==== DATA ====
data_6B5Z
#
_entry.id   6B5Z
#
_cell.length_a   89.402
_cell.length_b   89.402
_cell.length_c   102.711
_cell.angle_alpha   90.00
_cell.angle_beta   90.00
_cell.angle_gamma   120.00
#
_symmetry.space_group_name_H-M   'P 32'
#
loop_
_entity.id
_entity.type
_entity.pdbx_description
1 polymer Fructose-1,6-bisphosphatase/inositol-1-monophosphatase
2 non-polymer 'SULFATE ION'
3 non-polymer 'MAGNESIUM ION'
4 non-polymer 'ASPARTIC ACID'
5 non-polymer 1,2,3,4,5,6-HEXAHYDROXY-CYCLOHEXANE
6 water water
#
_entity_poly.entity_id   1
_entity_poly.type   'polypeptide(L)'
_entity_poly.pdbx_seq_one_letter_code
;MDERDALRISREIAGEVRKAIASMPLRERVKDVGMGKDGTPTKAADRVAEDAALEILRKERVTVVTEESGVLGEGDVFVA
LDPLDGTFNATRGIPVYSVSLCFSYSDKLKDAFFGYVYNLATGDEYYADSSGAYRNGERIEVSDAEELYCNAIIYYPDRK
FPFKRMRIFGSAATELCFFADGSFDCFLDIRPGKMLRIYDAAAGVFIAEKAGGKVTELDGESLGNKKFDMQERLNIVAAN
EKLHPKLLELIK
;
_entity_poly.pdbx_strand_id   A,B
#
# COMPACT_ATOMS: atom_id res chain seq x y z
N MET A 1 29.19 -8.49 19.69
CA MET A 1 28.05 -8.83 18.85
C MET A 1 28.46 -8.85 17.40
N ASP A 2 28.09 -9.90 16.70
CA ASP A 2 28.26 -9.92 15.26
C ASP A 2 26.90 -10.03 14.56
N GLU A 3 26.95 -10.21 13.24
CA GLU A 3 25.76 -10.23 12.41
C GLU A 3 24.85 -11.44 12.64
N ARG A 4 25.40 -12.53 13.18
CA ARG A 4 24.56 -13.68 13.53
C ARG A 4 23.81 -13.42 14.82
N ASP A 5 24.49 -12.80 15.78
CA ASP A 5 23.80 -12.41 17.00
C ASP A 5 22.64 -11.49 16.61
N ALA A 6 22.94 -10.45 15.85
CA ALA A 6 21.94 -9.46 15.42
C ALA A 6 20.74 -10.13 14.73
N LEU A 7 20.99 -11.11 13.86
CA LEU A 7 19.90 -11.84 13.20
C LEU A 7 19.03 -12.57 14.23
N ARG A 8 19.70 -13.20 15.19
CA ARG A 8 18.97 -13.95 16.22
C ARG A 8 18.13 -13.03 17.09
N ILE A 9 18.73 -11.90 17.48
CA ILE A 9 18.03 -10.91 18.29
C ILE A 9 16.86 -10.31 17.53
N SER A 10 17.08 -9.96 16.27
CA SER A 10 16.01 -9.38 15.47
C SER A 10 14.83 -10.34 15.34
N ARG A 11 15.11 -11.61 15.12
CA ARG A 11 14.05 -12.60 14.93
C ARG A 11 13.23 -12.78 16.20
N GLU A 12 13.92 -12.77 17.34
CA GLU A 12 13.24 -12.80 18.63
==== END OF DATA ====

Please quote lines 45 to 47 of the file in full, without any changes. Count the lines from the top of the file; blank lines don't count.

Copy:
N ARG A 4 25.40 -12.53 13.18
CA ARG A 4 24.56 -13.68 13.53
C ARG A 4 23.81 -13.42 14.82